Because the plaintiff is not a California resident, California's legitimate interests in the dispute have considerably diminished. The Supreme Court of California argued that the State had an interest in "protecting its consumers by ensuring that foreign manufacturers comply with the state's safety standards." 39 Cal. 3d, at 49, 702 P. 2d, at 550. The State Supreme Court's definition of California's interest, however, was overly broad. The dispute between Cheng Shin and Asahi is primarily about indemnification rather than safety
World-Wide Volkswagen also admonished courts to take into consideration the interests of the "several States," in addition to the forum State, in the efficient judicial resolution of the dispute and the advancement of substantive policies. In the present case, this advice calls for a court to consider the procedural and substantive policies of other nations whose interests are affected by the assertion of jurisdiction by the California court. The procedural and substantive interests of other nations in a state court's assertion of jurisdiction over an alien defendant will differ from case to case. In every case, however, those interests, as well as the Federal Government's interest in its foreign relations policies, will be best served by a careful inquiry into the reasonableness of the assertion of jurisdiction in the particular case, and an unwillingness to find the serious burdens on an alien defendant outweighed by minimal interests on the part of the plaintiff or the forum State. "Great care and reserve should be exercised when extending our notions of personal jurisdiction into the international field." United States v. First National City Bank, 379 U.S. 378, 404 (1965) (Harlan, J., dissenting). See Born, Reflections on Judicial Jurisdiction in International Cases, to be published in 17 Ga. J. Int'l & Comp. L. 1 (1987).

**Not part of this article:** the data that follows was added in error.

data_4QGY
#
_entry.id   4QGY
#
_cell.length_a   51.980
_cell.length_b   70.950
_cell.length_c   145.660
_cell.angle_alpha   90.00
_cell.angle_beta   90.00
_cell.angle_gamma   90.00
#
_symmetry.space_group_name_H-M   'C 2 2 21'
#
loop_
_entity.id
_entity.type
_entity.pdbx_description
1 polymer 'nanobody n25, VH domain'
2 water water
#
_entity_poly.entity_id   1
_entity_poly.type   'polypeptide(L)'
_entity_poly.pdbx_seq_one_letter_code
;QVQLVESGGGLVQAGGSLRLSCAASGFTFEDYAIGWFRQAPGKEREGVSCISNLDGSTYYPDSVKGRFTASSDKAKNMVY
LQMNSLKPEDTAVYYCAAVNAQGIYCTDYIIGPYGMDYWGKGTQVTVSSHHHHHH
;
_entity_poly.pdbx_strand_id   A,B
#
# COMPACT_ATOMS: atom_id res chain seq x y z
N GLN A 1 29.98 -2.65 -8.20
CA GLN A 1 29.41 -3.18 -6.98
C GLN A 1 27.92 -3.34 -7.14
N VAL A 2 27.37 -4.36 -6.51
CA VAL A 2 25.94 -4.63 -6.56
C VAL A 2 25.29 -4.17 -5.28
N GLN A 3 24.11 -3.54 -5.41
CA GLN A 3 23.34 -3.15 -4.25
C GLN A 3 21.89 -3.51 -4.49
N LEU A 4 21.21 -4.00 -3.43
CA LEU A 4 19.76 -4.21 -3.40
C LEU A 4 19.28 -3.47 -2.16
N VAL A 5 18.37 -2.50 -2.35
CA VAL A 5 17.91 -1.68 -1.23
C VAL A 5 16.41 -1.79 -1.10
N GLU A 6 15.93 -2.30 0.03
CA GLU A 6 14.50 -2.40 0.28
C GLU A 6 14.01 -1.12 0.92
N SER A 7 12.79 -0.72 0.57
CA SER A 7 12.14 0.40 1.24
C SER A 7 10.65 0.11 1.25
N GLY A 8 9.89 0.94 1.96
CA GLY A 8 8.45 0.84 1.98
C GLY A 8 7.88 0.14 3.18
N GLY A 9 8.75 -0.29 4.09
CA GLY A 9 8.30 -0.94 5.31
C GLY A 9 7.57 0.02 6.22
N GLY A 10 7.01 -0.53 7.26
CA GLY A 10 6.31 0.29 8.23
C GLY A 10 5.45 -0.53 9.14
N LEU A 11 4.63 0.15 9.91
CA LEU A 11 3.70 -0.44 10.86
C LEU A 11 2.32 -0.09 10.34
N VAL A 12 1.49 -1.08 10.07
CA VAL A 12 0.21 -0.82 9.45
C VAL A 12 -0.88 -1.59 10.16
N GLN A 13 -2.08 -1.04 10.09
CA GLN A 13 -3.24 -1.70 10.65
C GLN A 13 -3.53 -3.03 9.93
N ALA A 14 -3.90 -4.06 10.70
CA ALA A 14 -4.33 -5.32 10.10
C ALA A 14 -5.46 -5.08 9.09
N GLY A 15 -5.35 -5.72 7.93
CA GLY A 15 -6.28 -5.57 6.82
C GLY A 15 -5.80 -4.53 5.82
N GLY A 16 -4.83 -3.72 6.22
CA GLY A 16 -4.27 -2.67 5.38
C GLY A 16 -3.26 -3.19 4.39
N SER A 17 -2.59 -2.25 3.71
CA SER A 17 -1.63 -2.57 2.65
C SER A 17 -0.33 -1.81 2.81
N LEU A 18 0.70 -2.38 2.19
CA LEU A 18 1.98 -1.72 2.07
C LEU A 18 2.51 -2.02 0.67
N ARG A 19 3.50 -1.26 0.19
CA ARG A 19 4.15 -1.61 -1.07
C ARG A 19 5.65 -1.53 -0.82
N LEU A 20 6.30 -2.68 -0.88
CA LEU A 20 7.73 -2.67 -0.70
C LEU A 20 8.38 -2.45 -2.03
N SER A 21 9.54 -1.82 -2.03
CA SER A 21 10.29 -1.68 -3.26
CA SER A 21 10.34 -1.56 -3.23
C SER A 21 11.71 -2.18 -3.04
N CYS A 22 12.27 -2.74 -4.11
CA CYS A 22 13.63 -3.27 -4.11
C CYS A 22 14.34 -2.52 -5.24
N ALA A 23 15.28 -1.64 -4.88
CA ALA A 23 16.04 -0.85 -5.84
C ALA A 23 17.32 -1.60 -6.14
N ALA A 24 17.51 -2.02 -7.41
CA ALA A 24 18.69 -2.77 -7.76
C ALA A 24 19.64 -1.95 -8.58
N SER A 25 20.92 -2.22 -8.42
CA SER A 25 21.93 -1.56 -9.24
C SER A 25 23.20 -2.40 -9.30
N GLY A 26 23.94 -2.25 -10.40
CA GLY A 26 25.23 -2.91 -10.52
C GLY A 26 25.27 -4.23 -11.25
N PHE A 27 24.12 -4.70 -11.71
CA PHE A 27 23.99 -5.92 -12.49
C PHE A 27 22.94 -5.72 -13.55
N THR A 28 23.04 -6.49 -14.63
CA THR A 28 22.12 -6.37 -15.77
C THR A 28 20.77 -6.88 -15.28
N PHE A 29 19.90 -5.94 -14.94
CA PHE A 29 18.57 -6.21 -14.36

Because the facts of this case do not establish minimum contacts such that the exercise of personal jurisdiction is consistent with fair play and substantial justice, the judgment of the Supreme Court of California is reversed, and the case is remanded for further proceedings not inconsistent with this opinion.
It is so ordered.
JUSTICE BRENNAN, with whom JUSTICE WHITE, JUSTICE MARSHALL, and JUSTICE BLACKMUN join, concurring in part and concurring in the judgment.
I do not agree with the interpretation in Part II-A of the stream-of-commerce theory, nor with the conclusion that Asahi did not "purposely avail itself of the California market." Ante, at 112. I do agree, however, with the Court's conclusion in Part II-B that the exercise of personal jurisdiction over Asahi in this case would not comport with "fair play and substantial justice," International Shoe Co. v. Washington, 326 U.S. 310, 320 (1945). This is one of those rare cases in which "minimum requirements inherent in the concept of `fair play and substantial justice' . . . defeat the reasonableness of jurisdiction even [though] the defendant has purposefully engaged in forum activities." Burger King Corp. v. Rudzewicz, 471 U.S. 462, 477-478 (1985). I therefore join Parts I and II-B of the Court's opinion, and write separately to explain my disagreement with Part II-A.
Part II-A states that "a defendant's awareness that the stream of commerce may or will sweep the product into the forum State does not convert the mere act of placing the product into the stream into an act purposefully directed toward
The Court reasoned that when a corporation may reasonably anticipate litigation in a particular forum, it cannot claim that such litigation is unjust or unfair, because it "can act to alleviate the risk of burdensome litigation by procuring insurance, passing the expected costs on to consumers, or, if the risks are too great, severing its connection with the State." Ibid.